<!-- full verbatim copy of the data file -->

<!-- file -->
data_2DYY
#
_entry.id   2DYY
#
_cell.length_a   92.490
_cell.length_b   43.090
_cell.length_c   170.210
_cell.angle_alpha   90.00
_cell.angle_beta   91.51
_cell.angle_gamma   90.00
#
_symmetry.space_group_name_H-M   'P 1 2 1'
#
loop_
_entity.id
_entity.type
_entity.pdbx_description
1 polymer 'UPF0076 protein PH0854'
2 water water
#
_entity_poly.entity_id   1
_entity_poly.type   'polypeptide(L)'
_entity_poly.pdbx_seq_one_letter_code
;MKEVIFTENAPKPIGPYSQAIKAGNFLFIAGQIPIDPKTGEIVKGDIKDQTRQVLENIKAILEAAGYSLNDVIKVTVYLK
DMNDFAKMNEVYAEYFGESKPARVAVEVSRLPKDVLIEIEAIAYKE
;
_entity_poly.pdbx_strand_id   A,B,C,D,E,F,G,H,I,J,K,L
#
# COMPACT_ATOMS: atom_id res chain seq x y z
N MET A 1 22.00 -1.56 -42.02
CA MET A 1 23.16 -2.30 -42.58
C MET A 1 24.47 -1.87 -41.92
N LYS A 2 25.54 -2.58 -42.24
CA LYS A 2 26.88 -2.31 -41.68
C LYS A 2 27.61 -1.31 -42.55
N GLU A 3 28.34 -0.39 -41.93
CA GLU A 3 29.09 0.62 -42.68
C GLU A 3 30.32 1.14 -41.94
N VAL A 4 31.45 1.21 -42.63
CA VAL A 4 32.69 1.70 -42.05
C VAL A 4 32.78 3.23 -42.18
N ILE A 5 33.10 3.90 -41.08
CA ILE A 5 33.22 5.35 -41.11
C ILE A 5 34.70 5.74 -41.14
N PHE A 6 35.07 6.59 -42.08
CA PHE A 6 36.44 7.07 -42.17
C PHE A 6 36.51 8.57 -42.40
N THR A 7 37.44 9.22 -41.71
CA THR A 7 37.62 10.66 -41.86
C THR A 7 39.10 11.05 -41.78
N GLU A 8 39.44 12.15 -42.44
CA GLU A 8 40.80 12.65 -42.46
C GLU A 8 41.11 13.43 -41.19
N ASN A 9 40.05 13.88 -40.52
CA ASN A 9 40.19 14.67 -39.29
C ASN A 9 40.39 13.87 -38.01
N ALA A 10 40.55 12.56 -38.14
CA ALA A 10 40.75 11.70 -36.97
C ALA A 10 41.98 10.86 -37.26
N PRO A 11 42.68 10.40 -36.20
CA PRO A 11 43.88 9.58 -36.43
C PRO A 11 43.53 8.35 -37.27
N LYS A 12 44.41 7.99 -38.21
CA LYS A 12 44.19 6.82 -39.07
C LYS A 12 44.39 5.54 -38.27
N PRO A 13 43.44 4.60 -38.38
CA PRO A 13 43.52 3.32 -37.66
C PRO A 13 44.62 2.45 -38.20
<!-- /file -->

data_2DYY
#
_entry.id   2DYY
#
_cell.length_a   92.490
_cell.length_b   43.090
_cell.length_c   170.210
_cell.angle_alpha   90.00
_cell.angle_beta   91.51
_cell.angle_gamma   90.00
#
_symmetry.space_group_name_H-M   'P 1 2 1'
#
loop_
_entity.id
_entity.type
_entity.pdbx_description
1 polymer 'UPF0076 protein PH0854'
2 water water
#
_entity_poly.entity_id   1
_entity_poly.type   'polypeptide(L)'
_entity_poly.pdbx_seq_one_letter_code
;MKEVIFTENAPKPIGPYSQAIKAGNFLFIAGQIPIDPKTGEIVKGDIKDQTRQVLENIKAILEAAGYSLNDVIKVTVYLK
DMNDFAKMNEVYAEYFGESKPARVAVEVSRLPKDVLIEIEAIAYKE
;
_entity_poly.pdbx_strand_id   A,B,C,D,E,F,G,H,I,J,K,L
#
# COMPACT_ATOMS: atom_id res chain seq x y z
N MET A 1 22.00 -1.56 -42.02
CA MET A 1 23.16 -2.30 -42.58
C MET A 1 24.47 -1.87 -41.92
N LYS A 2 25.54 -2.58 -42.24
CA LYS A 2 26.88 -2.31 -41.68
C LYS A 2 27.61 -1.31 -42.55
N GLU A 3 28.34 -0.39 -41.93
CA GLU A 3 29.09 0.62 -42.68
C GLU A 3 30.32 1.14 -41.94
N VAL A 4 31.45 1.21 -42.63
CA VAL A 4 32.69 1.70 -42.05
C VAL A 4 32.78 3.23 -42.18
N ILE A 5 33.10 3.90 -41.08
CA ILE A 5 33.22 5.35 -41.11
C ILE A 5 34.70 5.74 -41.14
N PHE A 6 35.07 6.59 -42.08
CA PHE A 6 36.44 7.07 -42.17
C PHE A 6 36.51 8.57 -42.40
N THR A 7 37.44 9.22 -41.71
CA THR A 7 37.62 10.66 -41.86
C THR A 7 39.10 11.05 -41.78
N GLU A 8 39.44 12.15 -42.44
CA GLU A 8 40.80 12.65 -42.46
C GLU A 8 41.11 13.43 -41.19
N ASN A 9 40.05 13.88 -40.52
CA ASN A 9 40.19 14.67 -39.29
C ASN A 9 40.39 13.87 -38.01
N ALA A 10 40.55 12.56 -38.14
CA ALA A 10 40.75 11.70 -36.97
C ALA A 10 41.98 10.86 -37.26
N PRO A 11 42.68 10.40 -36.20
CA PRO A 11 43.88 9.58 -36.43
C PRO A 11 43.53 8.35 -37.27
N LYS A 12 44.41 7.99 -38.21
CA LYS A 12 44.19 6.82 -39.07
C LYS A 12 44.39 5.54 -38.27
N PRO A 13 43.44 4.60 -38.38
CA PRO A 13 43.52 3.32 -37.66
C PRO A 13 44.62 2.45 -38.20